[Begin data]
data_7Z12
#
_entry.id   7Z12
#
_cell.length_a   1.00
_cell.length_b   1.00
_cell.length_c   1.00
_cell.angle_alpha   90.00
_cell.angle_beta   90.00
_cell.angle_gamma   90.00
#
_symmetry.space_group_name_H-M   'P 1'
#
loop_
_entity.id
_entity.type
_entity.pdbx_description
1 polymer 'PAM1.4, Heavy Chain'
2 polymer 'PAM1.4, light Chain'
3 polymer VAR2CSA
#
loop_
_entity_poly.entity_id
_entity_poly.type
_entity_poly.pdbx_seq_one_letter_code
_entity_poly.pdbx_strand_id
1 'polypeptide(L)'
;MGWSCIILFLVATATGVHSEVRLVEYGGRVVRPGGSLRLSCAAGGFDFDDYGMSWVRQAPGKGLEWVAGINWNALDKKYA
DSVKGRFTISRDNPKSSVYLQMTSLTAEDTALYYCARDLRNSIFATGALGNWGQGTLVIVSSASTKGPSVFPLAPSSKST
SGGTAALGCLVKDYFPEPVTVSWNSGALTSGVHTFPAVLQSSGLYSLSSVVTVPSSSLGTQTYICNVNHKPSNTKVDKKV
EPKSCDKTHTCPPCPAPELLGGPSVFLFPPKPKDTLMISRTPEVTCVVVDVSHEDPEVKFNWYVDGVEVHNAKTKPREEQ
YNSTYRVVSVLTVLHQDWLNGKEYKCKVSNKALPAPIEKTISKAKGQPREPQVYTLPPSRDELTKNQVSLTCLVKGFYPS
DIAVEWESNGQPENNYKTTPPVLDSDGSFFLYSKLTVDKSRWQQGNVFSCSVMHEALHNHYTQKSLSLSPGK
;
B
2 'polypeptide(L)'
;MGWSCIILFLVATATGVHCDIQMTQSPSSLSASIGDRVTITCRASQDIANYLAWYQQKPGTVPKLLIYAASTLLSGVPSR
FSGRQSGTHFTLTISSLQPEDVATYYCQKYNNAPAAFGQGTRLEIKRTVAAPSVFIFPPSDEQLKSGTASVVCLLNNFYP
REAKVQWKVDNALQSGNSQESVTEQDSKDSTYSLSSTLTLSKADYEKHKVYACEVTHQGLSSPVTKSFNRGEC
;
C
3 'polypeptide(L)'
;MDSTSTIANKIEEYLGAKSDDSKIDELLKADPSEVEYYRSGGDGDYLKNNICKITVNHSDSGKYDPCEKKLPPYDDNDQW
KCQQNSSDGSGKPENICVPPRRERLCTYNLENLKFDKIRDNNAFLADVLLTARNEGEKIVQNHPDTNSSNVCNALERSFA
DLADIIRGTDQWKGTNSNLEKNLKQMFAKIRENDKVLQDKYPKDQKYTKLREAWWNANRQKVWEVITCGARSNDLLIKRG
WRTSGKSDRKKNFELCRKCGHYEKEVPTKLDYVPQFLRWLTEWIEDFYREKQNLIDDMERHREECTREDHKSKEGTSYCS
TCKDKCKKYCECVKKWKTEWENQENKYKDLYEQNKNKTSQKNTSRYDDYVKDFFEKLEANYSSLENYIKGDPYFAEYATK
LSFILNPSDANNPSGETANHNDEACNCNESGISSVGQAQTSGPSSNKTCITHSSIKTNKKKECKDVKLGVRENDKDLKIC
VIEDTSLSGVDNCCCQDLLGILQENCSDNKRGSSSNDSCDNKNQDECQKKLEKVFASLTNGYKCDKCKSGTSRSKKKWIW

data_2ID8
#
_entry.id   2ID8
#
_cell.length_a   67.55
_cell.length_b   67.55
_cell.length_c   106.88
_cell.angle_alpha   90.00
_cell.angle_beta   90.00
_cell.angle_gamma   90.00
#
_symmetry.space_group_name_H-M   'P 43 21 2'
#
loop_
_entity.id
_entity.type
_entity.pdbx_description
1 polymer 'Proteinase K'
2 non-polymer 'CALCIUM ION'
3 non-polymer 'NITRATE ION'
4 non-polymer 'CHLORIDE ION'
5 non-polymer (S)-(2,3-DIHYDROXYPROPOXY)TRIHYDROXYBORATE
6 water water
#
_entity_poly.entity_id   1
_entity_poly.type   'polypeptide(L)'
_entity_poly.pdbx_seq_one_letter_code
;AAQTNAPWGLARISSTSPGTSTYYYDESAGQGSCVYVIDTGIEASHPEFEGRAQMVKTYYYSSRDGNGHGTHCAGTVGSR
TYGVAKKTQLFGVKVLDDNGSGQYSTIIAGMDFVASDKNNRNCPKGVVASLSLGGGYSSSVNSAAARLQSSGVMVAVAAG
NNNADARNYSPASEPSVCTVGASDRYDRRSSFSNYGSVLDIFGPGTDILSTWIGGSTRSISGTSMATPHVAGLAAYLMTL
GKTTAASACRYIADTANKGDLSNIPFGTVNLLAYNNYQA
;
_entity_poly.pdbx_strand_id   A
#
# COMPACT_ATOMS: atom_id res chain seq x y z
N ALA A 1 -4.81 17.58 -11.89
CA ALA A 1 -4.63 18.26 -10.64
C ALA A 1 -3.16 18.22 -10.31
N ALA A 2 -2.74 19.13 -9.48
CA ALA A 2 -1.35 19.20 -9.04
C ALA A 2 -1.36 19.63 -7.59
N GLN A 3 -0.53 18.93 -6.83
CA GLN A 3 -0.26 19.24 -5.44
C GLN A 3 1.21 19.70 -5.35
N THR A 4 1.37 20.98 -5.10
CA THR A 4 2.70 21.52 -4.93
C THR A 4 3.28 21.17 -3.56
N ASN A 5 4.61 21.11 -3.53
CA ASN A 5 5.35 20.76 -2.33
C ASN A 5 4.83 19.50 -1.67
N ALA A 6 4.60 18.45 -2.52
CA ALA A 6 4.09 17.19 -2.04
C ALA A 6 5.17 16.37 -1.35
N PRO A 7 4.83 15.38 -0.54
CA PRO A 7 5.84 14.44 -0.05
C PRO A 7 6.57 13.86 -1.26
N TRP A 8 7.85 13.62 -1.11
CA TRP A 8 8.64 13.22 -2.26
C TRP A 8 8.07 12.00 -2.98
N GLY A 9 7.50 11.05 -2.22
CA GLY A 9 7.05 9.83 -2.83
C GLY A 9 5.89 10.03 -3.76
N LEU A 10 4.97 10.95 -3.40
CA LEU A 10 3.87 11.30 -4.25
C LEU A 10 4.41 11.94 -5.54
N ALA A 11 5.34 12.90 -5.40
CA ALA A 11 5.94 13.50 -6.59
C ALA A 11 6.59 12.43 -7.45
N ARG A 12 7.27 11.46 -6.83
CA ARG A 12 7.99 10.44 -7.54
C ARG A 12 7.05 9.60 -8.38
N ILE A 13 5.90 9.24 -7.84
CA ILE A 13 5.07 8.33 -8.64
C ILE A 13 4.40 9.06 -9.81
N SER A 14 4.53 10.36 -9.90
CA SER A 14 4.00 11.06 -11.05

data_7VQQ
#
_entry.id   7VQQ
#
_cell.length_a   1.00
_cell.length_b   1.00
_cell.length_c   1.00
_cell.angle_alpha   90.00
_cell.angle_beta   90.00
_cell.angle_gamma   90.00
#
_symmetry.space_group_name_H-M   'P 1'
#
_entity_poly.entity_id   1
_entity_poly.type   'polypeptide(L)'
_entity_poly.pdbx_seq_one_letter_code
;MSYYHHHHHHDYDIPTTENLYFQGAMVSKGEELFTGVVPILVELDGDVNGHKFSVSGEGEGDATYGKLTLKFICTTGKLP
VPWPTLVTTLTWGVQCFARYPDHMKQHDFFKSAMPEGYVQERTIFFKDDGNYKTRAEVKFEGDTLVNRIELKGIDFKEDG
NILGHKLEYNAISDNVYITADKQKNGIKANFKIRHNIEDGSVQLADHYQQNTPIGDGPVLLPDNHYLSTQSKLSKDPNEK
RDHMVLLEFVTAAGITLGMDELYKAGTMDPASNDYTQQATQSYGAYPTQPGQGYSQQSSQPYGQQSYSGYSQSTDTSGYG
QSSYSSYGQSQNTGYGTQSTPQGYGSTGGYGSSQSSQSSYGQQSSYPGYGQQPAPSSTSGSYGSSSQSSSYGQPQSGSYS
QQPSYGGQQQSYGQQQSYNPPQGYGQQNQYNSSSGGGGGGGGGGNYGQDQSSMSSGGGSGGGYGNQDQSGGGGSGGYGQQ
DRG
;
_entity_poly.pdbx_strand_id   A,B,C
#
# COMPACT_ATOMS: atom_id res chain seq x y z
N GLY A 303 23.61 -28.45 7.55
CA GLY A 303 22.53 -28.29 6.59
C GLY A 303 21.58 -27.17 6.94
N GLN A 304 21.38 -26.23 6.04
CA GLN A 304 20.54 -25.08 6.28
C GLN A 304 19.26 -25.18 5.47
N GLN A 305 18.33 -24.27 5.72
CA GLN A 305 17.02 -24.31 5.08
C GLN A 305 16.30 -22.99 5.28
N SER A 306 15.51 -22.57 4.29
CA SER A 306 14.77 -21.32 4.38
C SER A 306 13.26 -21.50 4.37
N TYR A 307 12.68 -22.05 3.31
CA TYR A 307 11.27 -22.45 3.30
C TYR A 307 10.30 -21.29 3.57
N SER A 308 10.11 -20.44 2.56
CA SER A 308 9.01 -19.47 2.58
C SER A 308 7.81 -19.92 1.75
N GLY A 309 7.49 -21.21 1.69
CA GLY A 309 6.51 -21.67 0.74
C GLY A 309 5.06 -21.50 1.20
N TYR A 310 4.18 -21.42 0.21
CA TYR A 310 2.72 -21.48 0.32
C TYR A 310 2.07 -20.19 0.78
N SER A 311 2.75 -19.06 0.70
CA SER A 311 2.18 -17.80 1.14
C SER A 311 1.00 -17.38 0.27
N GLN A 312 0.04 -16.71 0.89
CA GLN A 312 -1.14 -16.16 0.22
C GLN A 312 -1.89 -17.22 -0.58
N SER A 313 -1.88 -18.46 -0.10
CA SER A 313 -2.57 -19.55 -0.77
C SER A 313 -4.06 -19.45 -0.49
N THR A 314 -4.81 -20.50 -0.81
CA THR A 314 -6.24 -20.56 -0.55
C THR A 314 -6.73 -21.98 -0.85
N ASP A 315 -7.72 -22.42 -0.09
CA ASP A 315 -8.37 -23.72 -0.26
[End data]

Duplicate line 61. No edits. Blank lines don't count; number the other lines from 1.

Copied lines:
_symmetry.space_group_name_H-M   'P 43 21 2'